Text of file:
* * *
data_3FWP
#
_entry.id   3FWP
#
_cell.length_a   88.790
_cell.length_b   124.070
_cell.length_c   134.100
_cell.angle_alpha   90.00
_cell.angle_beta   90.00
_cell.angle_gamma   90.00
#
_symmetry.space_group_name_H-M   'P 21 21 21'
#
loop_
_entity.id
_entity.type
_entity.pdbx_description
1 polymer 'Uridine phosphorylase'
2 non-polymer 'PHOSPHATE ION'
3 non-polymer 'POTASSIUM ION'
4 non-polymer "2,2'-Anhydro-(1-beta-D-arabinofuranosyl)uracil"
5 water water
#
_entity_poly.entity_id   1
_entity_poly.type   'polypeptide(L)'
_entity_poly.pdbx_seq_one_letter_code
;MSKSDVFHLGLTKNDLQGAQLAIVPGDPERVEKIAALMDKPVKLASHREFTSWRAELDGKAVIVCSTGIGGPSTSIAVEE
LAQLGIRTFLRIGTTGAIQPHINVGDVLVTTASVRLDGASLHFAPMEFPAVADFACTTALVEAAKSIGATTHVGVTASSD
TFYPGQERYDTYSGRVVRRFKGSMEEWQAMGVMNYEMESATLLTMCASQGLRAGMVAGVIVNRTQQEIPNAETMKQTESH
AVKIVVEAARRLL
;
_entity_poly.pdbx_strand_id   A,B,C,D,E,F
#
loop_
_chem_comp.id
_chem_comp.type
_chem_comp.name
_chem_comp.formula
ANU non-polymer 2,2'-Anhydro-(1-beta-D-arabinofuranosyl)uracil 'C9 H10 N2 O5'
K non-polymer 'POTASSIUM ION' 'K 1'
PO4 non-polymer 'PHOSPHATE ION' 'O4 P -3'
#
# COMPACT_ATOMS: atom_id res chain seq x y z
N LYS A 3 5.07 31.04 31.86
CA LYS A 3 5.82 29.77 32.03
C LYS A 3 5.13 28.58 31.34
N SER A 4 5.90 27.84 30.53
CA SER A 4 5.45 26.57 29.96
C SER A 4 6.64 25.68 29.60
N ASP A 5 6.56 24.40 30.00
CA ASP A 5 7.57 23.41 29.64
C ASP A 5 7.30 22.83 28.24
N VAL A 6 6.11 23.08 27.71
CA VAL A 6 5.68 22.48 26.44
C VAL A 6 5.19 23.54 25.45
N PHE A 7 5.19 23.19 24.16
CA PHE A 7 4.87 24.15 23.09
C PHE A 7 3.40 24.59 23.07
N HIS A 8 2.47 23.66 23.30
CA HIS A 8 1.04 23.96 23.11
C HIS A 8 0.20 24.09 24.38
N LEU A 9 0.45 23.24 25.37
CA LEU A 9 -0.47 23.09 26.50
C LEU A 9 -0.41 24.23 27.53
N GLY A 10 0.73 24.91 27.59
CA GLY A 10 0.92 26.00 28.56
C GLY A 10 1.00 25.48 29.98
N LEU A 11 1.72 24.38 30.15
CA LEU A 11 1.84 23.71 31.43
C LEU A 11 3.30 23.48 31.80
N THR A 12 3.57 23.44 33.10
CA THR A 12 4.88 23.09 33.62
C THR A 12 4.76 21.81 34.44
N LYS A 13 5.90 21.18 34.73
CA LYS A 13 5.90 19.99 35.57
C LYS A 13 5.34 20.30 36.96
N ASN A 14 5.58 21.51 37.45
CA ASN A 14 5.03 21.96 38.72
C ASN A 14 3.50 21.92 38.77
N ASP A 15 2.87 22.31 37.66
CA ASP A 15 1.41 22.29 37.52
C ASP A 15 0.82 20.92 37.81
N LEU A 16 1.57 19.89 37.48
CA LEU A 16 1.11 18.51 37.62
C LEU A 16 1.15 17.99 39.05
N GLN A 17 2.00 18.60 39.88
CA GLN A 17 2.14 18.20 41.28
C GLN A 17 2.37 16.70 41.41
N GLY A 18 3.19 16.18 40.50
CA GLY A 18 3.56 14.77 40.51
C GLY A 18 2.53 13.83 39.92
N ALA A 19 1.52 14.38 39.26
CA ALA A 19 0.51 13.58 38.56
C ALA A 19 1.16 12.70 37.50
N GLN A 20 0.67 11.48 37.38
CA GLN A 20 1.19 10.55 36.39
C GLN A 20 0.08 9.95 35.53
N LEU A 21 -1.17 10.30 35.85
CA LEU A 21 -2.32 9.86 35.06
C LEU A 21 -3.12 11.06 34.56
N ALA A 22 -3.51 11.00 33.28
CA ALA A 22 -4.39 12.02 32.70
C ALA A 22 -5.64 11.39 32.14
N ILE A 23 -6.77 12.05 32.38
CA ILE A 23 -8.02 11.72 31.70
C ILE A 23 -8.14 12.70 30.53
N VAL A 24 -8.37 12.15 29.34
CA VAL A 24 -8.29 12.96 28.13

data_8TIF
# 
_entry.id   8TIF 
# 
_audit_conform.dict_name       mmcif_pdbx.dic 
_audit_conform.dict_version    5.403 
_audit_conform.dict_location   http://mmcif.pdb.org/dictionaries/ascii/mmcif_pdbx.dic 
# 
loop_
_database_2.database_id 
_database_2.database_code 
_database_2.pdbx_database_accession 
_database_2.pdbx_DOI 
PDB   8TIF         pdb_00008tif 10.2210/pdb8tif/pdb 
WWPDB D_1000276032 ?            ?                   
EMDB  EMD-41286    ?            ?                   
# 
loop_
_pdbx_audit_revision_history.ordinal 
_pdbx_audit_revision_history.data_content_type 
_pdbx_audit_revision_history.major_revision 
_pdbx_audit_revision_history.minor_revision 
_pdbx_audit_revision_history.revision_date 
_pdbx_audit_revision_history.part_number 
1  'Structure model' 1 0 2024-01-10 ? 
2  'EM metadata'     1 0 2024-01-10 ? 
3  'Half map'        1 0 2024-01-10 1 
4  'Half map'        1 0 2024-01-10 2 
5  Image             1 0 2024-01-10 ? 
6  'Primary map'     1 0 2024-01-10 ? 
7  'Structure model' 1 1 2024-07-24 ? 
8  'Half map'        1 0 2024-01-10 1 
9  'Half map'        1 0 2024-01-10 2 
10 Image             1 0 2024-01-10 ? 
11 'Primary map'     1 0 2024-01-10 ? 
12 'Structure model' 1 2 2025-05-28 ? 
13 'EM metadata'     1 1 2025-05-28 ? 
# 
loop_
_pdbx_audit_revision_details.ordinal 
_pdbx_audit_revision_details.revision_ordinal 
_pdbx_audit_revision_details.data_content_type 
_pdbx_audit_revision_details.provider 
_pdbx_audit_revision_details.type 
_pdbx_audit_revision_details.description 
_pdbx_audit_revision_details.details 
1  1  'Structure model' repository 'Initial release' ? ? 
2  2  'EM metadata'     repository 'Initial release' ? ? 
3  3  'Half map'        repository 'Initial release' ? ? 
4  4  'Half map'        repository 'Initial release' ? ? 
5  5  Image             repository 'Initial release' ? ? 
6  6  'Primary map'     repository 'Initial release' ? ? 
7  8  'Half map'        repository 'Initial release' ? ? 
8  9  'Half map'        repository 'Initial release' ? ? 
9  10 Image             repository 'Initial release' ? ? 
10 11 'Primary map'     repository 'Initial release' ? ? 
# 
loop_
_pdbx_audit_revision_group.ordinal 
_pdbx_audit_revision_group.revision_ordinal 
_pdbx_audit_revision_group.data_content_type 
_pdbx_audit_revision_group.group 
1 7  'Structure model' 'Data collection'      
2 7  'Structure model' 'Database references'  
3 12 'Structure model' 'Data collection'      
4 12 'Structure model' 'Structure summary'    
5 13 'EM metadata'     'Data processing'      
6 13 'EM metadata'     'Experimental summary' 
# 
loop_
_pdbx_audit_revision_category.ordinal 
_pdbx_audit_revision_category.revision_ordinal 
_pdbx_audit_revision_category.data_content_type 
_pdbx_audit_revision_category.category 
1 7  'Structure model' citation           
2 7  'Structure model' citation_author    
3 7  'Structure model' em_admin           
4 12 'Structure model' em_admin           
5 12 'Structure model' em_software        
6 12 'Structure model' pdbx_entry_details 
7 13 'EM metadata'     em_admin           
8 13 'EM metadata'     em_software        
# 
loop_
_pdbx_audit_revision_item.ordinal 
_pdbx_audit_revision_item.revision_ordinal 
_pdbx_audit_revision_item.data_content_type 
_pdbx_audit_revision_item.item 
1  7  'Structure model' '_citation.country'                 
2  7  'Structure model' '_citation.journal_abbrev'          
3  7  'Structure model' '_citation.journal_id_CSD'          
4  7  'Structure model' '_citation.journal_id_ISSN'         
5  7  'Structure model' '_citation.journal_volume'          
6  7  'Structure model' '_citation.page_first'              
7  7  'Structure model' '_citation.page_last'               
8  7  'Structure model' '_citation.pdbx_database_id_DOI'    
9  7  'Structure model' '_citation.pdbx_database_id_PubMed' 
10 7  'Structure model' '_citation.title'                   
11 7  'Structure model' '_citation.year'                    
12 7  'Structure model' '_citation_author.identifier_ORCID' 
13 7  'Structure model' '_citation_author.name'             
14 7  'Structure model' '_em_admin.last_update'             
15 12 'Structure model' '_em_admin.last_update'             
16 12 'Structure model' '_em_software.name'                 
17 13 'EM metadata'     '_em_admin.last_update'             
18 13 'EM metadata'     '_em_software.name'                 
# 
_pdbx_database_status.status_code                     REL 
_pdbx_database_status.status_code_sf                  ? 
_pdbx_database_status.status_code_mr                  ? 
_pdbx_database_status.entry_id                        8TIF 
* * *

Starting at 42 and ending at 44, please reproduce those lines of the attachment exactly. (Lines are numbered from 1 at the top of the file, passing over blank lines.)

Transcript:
#
# COMPACT_ATOMS: atom_id res chain seq x y z
N LYS A 3 5.07 31.04 31.86